The other day, while explaining to a mother that her 5-year-old son was about to receive a chickenpox vaccine, the little boy asked me:
“Why do they call it ‘chickenpox’?”
Silence. My mind draws a blank on this particular subject.
“Uh… I’ve got nothing. Let me do some research and post the answer on The PediaBlog this week, so be sure to read it,” I told him.
1. (Pathology) any disease characterized by the formation of pustules on the skin that often leave pockmarks when healed
2. (Pathology) the pox an informal name for syphilis
3. a pox on someone (interjection) archaic an expression of intense disgust or aversion for someone
We’ll go with number one. Chickenpox (varicella), its bovine counterpart, cowpox (vaccinia), and its more severe cousin, smallpox (variola), result in ugly-looking pustules on the skin which, when they resolve, leave small, pitting indentations or scars called pockmarks. (And no, I don’t know why it’s “pox” and not “pocks”!)
The name chickenpox has been around for centuries, and there are a number of theories as to how it got its name. One is that it’s from the blisters that are seen with the illness. These red spots — which are about 1/5 inch to 2/5 inch (5mm to 10mm) wide — were once thought to look like chickpeas (garbanzo beans).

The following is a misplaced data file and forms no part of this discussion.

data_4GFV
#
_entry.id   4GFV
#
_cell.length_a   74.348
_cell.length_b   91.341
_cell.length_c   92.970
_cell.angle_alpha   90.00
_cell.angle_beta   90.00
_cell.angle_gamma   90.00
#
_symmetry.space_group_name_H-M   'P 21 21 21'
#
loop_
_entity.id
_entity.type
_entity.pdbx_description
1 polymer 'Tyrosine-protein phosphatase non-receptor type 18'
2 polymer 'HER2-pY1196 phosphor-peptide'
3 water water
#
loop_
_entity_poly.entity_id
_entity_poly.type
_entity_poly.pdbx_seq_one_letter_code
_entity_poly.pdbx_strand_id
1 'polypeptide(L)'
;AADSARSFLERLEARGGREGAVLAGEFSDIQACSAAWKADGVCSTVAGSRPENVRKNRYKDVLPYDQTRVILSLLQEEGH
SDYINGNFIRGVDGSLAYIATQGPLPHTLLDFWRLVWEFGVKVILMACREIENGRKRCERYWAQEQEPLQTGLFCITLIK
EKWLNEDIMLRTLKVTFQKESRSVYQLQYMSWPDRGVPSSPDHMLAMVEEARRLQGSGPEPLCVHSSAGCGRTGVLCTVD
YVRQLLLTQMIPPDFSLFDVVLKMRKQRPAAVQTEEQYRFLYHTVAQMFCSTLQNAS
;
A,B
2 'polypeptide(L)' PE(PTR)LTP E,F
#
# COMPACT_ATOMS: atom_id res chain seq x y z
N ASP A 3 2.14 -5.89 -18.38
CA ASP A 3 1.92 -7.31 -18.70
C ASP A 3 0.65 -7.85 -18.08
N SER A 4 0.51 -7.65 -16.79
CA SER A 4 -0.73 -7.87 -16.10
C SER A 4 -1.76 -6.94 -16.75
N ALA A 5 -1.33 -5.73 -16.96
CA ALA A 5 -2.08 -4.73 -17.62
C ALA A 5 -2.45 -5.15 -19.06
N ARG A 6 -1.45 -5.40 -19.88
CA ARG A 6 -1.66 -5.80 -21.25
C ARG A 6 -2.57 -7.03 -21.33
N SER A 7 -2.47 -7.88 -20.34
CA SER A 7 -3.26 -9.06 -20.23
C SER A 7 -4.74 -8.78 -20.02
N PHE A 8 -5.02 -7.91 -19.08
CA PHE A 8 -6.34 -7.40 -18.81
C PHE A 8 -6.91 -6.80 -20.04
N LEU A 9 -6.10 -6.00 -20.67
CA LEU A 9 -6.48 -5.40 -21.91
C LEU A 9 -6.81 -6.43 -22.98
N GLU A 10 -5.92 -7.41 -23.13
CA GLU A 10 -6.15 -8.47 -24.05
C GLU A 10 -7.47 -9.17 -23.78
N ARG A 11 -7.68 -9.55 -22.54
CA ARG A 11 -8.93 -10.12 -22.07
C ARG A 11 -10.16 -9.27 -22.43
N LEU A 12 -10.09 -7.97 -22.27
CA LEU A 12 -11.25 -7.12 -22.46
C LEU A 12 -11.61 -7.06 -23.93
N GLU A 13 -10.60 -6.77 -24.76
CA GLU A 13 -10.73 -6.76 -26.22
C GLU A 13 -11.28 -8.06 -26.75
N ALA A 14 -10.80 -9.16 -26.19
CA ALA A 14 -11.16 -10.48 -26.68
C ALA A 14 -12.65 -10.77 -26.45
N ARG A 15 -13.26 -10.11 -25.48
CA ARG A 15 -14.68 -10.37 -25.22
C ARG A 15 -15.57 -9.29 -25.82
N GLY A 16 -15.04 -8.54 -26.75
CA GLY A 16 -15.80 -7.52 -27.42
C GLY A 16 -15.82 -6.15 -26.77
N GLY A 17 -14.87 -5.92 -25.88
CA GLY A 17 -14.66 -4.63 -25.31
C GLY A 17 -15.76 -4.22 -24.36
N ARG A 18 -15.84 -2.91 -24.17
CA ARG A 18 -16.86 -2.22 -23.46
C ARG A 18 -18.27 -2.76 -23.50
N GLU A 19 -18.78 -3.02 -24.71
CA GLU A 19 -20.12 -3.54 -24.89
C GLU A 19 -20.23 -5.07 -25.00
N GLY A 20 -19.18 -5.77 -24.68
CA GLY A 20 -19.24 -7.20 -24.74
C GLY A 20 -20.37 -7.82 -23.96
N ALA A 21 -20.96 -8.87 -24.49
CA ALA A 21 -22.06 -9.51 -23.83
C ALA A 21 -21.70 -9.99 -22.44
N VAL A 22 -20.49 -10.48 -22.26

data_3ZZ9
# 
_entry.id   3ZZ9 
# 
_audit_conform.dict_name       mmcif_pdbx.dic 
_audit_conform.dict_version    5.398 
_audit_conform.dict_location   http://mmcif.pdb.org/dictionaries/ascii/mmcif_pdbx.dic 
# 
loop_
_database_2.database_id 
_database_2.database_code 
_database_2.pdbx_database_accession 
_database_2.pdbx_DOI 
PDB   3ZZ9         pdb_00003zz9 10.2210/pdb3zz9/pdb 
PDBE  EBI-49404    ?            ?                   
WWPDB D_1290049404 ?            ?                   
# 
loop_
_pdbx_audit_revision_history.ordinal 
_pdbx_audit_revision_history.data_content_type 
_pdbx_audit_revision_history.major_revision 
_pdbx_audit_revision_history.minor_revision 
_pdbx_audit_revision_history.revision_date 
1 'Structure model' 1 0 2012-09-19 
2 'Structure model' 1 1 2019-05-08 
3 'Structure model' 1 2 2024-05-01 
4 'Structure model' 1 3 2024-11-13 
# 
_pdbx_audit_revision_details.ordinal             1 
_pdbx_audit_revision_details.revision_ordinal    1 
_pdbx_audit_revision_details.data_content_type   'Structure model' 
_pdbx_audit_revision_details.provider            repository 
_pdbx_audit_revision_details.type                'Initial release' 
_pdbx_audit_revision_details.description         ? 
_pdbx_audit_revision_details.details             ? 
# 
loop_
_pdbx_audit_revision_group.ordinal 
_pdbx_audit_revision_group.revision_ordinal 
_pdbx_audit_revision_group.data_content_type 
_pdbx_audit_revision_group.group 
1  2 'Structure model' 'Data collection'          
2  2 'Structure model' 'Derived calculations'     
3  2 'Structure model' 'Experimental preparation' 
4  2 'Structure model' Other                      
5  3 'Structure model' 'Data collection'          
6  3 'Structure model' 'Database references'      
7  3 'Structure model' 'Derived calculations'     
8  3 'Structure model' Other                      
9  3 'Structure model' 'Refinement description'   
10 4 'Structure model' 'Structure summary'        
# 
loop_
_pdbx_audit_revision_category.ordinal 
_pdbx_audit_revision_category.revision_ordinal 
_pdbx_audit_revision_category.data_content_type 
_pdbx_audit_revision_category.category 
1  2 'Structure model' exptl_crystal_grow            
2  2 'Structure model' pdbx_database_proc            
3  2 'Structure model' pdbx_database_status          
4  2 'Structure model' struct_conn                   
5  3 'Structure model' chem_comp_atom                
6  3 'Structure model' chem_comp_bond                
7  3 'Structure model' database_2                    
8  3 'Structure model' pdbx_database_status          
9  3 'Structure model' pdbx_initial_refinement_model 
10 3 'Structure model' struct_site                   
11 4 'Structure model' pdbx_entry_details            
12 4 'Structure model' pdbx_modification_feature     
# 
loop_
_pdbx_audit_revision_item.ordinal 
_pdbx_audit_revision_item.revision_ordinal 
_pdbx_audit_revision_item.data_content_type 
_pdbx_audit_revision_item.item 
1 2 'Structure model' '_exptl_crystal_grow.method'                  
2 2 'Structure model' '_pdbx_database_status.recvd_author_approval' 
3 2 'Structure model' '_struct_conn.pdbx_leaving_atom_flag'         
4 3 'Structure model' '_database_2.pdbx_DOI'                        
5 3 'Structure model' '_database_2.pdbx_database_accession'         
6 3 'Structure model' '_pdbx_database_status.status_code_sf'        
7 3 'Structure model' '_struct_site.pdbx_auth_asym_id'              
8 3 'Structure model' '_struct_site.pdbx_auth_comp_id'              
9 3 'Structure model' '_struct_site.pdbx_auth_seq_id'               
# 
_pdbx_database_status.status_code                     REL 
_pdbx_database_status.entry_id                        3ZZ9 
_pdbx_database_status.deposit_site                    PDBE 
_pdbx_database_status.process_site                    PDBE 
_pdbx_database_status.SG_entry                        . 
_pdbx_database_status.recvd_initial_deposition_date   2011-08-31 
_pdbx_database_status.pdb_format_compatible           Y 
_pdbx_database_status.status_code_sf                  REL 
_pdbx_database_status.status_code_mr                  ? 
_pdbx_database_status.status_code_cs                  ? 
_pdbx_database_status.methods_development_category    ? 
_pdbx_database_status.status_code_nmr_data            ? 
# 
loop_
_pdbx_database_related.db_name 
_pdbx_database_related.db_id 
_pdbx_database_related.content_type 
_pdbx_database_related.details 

Another theory is that the rash of chickenpox looks like the peck marks caused by a chicken. But, in case you were wondering, chickenpox can’t be caught from a chicken!
A reader at Quora chimes in with her 2 cents:
the term reflects a corruption of the Old English word, “giccin”, which meant “itching”
Perhaps the best answer comes from The Straight Dope:
It is surprising how many physicians and others who are knowledgeable about childhood diseases don’t know the answer to this question. Here’s an answer from www.medicinenet.com, which has a pretty good medical dictionary:
“Chickenpox (varicella): A highly infectious viral disease, chickenpox is known medically (and in many countries) as varicella. Chickenpox has nothing to do with chicken. The name was meant to distinguish this “weak” form of the pox from smallpox (chicken being used, as in chickenhearted, to mean weak or timid). The “pox” of chickenpox is no major matter unless infected (through scratching) or occurring in an immunodeficient person.”
Okay, but then shouldn’t smallpox be called “Big Frigging Pox” or something instead?
There you go, young man! Now we all know why it’s called “chickenpox”!